Laser_alignment.jpg

I think this was a problem I had with the first model and was made worse to some extent when I added a lense because I then had more optical components to align.

 


Updated 18/11/08

 

Was doing some test and rediscovered / confirmed that background light improves the sensitivity of the photodiode. I have tried previously to use the base pin on the phototransistor to bias it so as to improve sensitivity but with no success. I'm now looking at using an IR led to boost sensitivity.

I also discovered that a glossy object at the point of most sensitivity caused the oscilloscope waveform to vibrate in response to the slightest sound/vibration. This must be how those spy systems work where they shine a laser onto a window and listen in on conversations. I would have videoed this but my video quality isn't good enough to show the results on the oscilloscope.

I've uploaded two videos, still haven't got them to display properly so I've added the links below and a forum asking for help with the video. This is the first time I've made/posted videos so please be patient.

 

The first shows the signal from the sensor/amplifier that is feed to the digital input of the picaxe.

http://blip.tv/file/1480764

The second video shows the laser scaning and an object being detected.

http://blip.tv/file/1481127


 Updated 19-11-08

I'm not getting the range or resolution hoped for. I think range is an alignment issue so I'm going to build a more precise sensor head with the ability to calibrate the alignment. As for the resolution, some of this is just a matter of calibrating the hall effect sensor amplifier.

 


20-11-08

 

I've recently added the datasheet for my phototransistor but I've realised that they are not easy to find and other phototransistors may not work with this circuit. This is where I got my phototransistors from, I believe they do ship internationally although that might be expensive.

Although I'm quite happy with my phototransistor / amplifier my biggest problem is mechanical. Optical alignment is very important but also precision movement / position sensing is critical for accurate range finding with good resolution.

I think the MkII has gotten as far as is worth pursueing but has been very educational.

Thanks to previous work done my Mintvelt on object tracking and BOA's comments on potential flaws in this design I now have a MkIII design to start building which should be able to track an object as well as determine range. Poor Junior and BoozeBot will never get finished at this rate.

Keep an eye out for the MkIII.

AttachmentSize
laser_scan.BAS1.2 KB
Complete_LRF_Schematic.jpg201.83 KB
Simple_LRF_Schematic_II.jpg142.06 KB
LRF_modified_schematic.jpg202.51 KB
BPV11_phototransistor.pdf114.7 KB

Comment viewing options

Select your preferred way to display the comments and click "Save settings" to activate your changes.
The diodes in the motor control circuit and in series with the laser are 1N4004. Just a general purpose rectifying diode 1A 400V.

Hmmm, then why are they the pointed up arrow, instead of the downwards one? And in your picture of the actual board, I only see 3 diodes?

 

EDIT: Here is the Board file

 

http://i99.photobucket.com/albums/l303/_Corrupt_/LaserRangefinder.png

 

I am still trying to figure out how to make all wires take the fastest possible route, so it looks less sloppy.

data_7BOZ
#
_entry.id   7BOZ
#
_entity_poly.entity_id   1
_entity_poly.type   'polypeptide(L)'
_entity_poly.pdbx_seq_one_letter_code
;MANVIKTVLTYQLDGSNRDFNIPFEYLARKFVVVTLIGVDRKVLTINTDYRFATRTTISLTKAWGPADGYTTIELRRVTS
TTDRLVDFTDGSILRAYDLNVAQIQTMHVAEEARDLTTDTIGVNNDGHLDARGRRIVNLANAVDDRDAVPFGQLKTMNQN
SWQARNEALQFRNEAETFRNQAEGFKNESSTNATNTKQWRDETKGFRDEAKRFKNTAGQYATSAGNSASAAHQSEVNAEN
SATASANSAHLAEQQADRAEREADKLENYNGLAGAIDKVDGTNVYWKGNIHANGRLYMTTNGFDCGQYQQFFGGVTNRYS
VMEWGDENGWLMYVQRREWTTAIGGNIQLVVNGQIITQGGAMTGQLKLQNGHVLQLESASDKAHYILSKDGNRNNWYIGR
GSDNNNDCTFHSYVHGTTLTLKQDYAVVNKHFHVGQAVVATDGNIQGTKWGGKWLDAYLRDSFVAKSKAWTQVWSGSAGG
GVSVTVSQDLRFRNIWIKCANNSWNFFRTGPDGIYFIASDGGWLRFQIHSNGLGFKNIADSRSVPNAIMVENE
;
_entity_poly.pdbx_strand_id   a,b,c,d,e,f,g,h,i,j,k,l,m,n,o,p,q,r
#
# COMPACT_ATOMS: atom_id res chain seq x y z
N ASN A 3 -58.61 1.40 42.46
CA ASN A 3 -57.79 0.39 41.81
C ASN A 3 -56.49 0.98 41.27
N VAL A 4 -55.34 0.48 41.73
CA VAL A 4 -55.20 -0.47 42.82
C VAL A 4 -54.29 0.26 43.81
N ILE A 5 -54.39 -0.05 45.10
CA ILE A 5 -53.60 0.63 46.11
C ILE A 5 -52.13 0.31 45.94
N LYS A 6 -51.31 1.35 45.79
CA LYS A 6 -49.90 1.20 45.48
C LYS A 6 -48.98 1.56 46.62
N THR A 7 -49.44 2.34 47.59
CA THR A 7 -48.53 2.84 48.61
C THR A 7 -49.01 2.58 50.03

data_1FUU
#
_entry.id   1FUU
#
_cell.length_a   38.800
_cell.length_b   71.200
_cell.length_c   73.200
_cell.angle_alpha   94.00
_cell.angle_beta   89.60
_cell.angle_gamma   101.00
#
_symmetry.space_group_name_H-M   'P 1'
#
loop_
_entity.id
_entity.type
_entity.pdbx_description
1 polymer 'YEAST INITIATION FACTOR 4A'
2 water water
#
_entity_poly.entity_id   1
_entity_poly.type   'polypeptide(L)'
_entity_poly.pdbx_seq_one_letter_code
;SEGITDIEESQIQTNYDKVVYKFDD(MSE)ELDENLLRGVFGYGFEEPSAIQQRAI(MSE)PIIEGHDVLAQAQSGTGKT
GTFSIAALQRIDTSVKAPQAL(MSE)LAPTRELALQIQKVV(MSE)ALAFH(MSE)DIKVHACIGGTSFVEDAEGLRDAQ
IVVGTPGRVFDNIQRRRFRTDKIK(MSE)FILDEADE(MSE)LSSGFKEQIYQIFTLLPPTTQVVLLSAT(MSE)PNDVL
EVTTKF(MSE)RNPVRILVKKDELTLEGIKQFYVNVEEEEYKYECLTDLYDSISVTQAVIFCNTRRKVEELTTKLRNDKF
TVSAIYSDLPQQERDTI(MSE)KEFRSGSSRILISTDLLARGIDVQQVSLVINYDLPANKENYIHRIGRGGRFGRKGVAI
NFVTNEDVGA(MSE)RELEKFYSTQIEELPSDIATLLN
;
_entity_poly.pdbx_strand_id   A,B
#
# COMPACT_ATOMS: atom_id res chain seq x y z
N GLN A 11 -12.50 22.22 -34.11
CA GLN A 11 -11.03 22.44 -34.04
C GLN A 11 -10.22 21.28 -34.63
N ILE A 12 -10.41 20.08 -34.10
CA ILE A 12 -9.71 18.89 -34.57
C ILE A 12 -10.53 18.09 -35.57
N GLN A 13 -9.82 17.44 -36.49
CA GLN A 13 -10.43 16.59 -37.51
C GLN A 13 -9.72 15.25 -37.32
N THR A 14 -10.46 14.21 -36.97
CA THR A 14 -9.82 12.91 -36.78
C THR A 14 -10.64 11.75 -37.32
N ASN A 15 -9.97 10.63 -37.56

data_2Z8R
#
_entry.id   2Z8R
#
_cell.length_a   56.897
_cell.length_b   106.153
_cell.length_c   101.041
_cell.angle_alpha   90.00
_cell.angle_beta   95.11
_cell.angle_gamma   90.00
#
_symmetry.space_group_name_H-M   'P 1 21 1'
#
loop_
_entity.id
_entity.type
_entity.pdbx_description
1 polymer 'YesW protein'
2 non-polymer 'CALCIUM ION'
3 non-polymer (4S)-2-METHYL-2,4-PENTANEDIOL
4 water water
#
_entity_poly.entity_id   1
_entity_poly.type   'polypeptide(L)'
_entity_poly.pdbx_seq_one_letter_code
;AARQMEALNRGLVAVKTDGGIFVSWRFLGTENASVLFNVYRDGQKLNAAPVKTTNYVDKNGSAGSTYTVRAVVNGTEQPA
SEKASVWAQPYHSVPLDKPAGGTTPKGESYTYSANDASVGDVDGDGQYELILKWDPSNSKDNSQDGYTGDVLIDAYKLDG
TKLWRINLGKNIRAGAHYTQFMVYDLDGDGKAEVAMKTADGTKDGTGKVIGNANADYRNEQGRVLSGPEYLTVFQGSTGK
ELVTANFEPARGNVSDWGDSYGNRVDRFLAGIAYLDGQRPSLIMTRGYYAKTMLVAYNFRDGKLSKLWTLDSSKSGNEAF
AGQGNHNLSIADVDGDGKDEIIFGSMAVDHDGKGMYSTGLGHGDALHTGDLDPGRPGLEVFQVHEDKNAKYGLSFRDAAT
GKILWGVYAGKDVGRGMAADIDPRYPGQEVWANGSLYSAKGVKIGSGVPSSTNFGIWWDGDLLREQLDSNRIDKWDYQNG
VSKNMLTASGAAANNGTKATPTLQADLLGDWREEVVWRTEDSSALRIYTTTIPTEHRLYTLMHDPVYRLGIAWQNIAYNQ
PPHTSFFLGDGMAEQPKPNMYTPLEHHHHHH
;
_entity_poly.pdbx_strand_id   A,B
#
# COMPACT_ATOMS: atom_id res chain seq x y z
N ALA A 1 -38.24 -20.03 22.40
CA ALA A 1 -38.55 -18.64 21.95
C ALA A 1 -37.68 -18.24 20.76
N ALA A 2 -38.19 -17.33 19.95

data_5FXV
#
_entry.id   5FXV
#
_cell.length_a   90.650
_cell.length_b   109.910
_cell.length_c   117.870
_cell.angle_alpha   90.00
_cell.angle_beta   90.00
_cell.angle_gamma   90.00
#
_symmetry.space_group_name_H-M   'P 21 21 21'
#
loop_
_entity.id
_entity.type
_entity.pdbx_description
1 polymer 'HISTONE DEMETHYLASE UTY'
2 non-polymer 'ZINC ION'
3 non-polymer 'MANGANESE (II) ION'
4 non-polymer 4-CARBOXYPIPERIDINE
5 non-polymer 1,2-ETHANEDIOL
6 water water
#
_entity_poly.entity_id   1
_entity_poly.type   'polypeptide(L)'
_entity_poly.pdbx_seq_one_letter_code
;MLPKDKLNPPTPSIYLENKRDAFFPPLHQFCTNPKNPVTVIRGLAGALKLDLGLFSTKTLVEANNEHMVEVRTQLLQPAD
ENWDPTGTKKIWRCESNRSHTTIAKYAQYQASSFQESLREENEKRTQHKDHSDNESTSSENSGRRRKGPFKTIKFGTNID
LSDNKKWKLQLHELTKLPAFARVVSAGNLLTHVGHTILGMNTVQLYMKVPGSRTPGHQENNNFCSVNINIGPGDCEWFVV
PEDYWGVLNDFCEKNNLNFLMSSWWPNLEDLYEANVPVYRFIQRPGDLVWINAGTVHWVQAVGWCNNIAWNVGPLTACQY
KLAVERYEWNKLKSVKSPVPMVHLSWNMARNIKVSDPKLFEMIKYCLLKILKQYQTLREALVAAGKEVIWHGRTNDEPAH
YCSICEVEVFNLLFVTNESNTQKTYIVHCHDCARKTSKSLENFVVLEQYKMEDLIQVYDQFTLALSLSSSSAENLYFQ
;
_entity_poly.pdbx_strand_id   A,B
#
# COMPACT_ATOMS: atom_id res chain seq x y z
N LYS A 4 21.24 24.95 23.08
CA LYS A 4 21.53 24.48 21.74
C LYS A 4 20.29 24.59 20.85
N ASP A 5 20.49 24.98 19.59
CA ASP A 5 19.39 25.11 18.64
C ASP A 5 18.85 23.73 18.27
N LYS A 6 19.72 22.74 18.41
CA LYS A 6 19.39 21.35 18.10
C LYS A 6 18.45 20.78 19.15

The diodes to the relay are reversed because they are there to discharge reverse voltage spikes caused by the collapse of the magnetic fields in the relay coil and the motor windings. The doide across the coil is between the red led and the servo connectors. The other diode is between the relay and the two electrolytics. There are actually four upright diodes in the picture (click on the picture for a closer look) but I bypassed one.
It's a UGN3503UA hall effect sensor used to monitor the angle of rotation of the laser. You can see it in the picture of the sensor head mounted upsidedown in hotglue between the laser and the photodiode with blue,green and yellow wires attached. The sensor and it's amplifier could be replaced with a pot on the analog input. I was experimenting with this sensor and a small rare earth magnet because of its small size and no moving parts to wear. I use this setup on Juniors arm to monitor the position of the joints except that instead of an amplifier to increase the voltage swing I've used a seperate ADC and adjusted it's reference voltages.

 Untitled.jpg

What is the red squared thing in the schematic above?

 

Hey i was looking everywhere for the 1n004 phototranssitor amp you used, any idea where it is?
Sounds from Oddbots description that the 1N004 is like the 1N4004 diodes in US part numbers. Like the BCxxx transistors are similar to the US common 2N3904 and 2N2222. Common fast switching diodes are usually number 1N4148 or 1N914, Power rectifier diodes are the 1N4001 to 1N4004, common low power shottky diodes are 1N5817 or close.
You are correct as usual. It was a typo.
The phototransistor is amplified by an NPN and PNP transistor. You don't need the exact same transistors, any general purpose transistors with a hfe of at least 400 should do.

Thanks for a great bolg-entry. Amazing amounts of documentation! Enjoyed the videos as well :)

I don't have any building-time at the moment, but I am looking forward to pick this up - not as advanced, but it will be good knowing from whom I can get to know it all when stuck ;)